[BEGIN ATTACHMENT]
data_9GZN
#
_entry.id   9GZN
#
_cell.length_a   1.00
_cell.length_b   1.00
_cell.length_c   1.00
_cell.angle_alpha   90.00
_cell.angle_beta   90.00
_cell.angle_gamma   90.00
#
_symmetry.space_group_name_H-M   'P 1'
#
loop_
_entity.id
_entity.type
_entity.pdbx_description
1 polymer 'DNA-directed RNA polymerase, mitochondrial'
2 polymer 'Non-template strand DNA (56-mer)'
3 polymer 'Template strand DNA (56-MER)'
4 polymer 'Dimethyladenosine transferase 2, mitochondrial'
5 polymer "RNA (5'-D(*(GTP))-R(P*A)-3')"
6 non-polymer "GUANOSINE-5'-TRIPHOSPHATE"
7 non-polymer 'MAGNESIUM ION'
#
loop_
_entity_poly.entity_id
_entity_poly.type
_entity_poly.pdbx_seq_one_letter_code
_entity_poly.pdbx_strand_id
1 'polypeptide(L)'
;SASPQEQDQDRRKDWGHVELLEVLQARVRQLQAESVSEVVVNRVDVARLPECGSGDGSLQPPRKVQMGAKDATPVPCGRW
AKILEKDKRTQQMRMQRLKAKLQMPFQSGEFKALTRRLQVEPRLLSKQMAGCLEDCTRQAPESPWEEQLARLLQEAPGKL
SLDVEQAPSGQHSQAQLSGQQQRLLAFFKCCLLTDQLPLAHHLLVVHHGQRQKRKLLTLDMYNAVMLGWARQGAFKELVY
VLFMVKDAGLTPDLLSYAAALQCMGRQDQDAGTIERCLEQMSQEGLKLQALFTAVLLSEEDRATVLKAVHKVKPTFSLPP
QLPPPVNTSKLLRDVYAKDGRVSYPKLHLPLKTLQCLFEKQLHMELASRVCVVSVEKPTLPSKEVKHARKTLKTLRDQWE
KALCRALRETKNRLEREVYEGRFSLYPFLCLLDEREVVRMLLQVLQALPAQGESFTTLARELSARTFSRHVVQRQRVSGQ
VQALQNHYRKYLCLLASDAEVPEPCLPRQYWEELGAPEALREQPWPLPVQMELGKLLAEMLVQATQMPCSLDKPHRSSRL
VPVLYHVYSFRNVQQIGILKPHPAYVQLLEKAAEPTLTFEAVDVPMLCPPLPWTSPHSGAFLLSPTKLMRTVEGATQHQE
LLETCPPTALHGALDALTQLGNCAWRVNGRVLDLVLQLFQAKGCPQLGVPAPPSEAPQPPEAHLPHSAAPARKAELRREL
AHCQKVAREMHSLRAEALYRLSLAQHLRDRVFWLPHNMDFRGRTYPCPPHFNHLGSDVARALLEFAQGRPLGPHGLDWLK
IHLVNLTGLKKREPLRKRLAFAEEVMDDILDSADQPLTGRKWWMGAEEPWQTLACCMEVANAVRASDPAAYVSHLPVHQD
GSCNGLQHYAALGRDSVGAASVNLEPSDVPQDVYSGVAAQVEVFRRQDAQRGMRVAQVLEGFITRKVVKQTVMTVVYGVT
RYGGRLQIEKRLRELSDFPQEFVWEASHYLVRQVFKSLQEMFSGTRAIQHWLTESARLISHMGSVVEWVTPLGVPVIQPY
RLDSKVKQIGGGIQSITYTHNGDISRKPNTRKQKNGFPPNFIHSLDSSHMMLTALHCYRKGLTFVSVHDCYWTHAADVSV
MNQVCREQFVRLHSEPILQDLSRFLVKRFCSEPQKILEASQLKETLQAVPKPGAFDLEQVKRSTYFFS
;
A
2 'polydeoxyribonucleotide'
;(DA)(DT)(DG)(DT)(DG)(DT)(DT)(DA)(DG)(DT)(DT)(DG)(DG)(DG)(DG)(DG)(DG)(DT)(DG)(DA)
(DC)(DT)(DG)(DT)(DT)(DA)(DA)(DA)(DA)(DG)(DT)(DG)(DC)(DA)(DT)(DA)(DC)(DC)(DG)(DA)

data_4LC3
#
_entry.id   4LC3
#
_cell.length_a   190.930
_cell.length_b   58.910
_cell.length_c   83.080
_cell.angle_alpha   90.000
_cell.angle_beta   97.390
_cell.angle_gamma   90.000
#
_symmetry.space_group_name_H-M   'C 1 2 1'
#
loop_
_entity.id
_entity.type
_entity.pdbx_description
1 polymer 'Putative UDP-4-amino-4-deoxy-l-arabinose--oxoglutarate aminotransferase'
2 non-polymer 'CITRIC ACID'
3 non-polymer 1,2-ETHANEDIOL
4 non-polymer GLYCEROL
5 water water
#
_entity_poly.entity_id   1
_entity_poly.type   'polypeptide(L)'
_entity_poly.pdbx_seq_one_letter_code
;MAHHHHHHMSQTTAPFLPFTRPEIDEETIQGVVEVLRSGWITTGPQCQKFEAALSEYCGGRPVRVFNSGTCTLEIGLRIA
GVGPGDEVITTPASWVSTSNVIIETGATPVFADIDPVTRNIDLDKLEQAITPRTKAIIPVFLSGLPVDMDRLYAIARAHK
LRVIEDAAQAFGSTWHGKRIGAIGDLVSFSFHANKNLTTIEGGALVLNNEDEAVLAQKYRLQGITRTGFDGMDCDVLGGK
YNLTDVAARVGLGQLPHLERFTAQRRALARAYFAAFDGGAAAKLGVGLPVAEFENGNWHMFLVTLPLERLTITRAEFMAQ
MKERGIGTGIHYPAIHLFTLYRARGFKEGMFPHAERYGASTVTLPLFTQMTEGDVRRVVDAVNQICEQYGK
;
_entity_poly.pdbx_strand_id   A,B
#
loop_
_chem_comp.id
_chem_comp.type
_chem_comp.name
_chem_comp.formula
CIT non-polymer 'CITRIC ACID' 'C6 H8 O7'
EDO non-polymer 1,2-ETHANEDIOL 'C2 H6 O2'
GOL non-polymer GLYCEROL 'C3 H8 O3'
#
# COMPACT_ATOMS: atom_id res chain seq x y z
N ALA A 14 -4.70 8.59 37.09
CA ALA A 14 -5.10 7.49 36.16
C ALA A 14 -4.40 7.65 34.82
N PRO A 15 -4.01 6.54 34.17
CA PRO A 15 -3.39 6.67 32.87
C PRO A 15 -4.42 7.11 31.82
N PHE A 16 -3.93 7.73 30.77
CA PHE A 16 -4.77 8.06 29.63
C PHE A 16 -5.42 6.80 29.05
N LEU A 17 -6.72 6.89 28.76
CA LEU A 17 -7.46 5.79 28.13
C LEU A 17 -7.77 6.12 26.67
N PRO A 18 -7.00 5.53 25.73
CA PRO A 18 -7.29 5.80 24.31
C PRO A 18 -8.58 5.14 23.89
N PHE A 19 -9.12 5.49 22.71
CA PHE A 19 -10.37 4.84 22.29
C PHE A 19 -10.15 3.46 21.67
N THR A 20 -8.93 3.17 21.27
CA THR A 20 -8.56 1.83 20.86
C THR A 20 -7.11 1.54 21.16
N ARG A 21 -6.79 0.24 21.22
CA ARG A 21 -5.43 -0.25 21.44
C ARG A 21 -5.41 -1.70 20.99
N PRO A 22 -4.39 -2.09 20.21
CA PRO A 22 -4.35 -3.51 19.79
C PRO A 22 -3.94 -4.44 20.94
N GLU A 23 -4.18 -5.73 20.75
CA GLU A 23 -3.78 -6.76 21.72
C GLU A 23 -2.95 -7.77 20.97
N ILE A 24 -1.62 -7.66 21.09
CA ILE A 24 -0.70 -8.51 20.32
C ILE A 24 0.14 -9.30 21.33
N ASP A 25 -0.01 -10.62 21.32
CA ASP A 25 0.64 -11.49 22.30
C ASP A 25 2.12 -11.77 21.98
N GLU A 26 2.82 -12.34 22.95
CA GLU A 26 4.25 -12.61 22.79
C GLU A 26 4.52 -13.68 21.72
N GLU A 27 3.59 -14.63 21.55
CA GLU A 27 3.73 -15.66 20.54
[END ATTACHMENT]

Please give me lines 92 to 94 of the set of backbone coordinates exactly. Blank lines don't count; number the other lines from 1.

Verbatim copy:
EDO non-polymer 1,2-ETHANEDIOL 'C2 H6 O2'
GOL non-polymer GLYCEROL 'C3 H8 O3'
#